Thursday, May 28, 2009

Deep in the Heart of Texas

Last week we had occasion to drive from Houston to Dallas. The last of our Texas road trips for the 2009 Tour de Texas. The children were beside themselves at the thought of more time in the car, but I had big plans for them.

Somewhere along I-45 between Houston and Dallas lies the sleepy town of Corsicana, Texas. It was there, deep in the heart of Texas, that I spent many a Christmas holiday and summer vacation in my youth. My Grandparents owned a very regal, historic home on a stately street right there in the middle of Texas.

My Grandmother, an Interior Decorator by trade, happened upon the house one day in her 70s when she and my Grandfather were looking to buy a small rental property in this little town southeast of their Dallas home. As she told it, she saw the house first from the street, told the agent she was interested and waited quite awhile on the porch in the heat while the agent went to pick up the keys so they could have a look inside. She declared she wouldn't return to Dallas until she'd seen the house.

The house had been empty for a long time and was in a bit of disrepair, but my Grandmother saw the possibilities there. She knew instantly that this was the house she'd always dreamed of owning. She told the agent they'd take it--pretty much on the spot. Before we knew it, they packed up their place in Dallas and moved out to Corsicana--a town that was completely unfamiliar to the rest of the family.

The renovations of the house began soon after the move. It was a labour of love and a process that was very interesting to watch. In hindsight, my Grandparents had incredible amounts of energy for their age. They were climbing ridiculously high ladders and painting the ornate ceilings. They did a lot of the work themselves. Slowly, the house was transformed as we watched a lifetime of skill, my Grandmother's impeccable taste and the intelligence of my Grandfather to simply nod and say, "Yes dear" come together to produce a warm, inviting and very dignified home--both inside and out.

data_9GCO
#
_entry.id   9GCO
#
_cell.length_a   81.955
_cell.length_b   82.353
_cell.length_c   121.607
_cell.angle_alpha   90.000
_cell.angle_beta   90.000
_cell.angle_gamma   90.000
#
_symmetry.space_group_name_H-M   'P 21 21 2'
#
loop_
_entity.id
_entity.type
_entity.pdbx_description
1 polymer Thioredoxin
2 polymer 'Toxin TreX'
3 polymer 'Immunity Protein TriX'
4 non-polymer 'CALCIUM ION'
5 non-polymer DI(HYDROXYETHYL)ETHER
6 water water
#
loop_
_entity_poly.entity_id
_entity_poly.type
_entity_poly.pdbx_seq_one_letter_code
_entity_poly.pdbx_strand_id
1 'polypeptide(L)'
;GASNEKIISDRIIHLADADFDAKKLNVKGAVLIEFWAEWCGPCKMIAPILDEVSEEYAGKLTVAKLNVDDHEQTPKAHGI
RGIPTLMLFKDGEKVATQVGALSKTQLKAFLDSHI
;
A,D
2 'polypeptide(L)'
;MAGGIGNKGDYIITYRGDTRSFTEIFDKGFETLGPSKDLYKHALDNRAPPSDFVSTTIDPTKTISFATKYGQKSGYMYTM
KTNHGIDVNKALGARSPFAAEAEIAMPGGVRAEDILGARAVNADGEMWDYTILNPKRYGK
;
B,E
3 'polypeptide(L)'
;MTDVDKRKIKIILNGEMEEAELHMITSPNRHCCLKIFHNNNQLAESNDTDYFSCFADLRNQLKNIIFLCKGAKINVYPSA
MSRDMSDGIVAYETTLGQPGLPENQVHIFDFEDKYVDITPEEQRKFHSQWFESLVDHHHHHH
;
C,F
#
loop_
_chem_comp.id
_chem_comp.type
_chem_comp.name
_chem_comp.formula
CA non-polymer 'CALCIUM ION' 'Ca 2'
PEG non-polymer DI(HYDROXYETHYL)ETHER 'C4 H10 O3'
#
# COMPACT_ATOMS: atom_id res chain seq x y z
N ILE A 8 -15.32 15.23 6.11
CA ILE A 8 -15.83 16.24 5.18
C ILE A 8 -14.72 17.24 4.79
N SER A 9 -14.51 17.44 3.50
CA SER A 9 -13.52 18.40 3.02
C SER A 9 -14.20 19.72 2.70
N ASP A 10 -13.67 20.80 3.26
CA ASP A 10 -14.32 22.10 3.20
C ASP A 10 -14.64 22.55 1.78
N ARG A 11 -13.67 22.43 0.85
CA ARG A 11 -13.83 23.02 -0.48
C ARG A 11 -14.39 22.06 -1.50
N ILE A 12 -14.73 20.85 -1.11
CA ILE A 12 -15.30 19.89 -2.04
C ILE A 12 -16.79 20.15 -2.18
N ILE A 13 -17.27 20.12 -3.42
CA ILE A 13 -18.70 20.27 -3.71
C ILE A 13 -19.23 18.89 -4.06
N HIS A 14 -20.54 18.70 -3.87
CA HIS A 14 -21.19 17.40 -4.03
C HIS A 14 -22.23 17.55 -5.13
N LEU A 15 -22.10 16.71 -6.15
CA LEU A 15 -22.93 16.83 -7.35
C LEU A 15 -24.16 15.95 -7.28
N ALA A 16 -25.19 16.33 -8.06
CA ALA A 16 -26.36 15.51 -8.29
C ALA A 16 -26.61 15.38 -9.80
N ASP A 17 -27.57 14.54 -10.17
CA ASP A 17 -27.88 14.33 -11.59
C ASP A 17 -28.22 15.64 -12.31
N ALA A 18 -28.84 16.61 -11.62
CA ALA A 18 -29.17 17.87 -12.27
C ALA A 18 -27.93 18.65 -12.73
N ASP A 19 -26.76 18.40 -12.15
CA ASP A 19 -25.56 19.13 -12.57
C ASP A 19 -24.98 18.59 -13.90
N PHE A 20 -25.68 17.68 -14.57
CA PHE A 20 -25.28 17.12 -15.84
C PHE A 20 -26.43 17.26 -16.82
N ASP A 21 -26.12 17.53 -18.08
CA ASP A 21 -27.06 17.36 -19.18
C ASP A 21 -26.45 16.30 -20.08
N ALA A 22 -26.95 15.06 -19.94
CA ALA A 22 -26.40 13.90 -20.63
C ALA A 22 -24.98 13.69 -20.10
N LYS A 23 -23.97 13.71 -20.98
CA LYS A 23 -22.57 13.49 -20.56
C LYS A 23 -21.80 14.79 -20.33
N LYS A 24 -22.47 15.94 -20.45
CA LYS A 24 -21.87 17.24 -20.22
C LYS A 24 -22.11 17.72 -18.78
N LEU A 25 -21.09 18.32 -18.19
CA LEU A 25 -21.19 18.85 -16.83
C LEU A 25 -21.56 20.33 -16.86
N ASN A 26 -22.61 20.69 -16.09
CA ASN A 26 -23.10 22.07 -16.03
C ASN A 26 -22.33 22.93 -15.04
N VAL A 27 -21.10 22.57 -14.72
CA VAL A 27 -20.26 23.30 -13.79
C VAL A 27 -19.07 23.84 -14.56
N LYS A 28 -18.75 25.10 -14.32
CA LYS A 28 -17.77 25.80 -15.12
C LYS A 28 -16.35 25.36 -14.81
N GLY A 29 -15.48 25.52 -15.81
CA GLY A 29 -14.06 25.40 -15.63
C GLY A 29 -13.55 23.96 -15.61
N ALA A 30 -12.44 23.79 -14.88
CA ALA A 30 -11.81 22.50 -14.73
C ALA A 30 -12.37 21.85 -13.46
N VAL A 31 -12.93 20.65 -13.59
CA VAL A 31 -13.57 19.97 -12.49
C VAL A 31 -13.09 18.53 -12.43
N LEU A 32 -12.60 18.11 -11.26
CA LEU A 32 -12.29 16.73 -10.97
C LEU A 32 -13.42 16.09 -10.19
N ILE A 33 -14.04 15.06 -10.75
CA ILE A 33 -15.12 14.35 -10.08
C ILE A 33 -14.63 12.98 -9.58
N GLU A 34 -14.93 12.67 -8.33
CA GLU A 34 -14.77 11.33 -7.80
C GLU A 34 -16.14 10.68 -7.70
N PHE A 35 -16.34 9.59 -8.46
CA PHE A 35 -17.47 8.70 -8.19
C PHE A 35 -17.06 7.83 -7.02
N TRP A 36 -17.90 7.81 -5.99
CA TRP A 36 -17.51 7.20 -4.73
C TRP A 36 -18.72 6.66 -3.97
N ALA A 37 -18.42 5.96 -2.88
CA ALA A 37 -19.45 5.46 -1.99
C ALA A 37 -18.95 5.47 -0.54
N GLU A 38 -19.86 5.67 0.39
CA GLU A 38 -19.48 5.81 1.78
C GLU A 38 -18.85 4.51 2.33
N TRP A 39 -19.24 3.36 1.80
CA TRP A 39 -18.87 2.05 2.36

I loved that house and its history. I loved its character. I loved its ghosts (my Grandmother was convinced there were several). I loved all the amazing things she'd done with it. Most of all I loved going there and wandering from room to room noticing something new and truly unique with each visit.

Over the years we had many large family gatherings inside the magical walls of their home. We played ball on the massive lawns. We helped hang Christmas lights. We laughed and shared many a meal. It was the perfect family gathering place and my Grandmother, ever the Matriarch, knew that. It's as if she planned it that way.

Eventually at the age of 88, my Grandmother lost her battle with ovarian cancer. My Grandfather lived in their house for another year before he passed away and then the family was left with the task of sorting out their estate. It was decided at the time that the house would be put on the market as no one in the family lived in Corsicana nor did any one have any plans to live there. Once the decision had been made to sell the house, it wasn't long before a potential buyer came along. The story was very similar, the buyer had little ties with the small town of Corsicana, but had fallen in love with the house. It seemed the perfect fit--the house would be sold to someone who was just as passionate about it as my Grandmother had been the day she first saw it.

Now here I was 8 years down the track driving through Corsicana with my two young children in tow. I was excited to show them the house that had meant so much to my Grandmother and my family. I hoped that it would look the same and I'd hoped that the new owners had looked after it.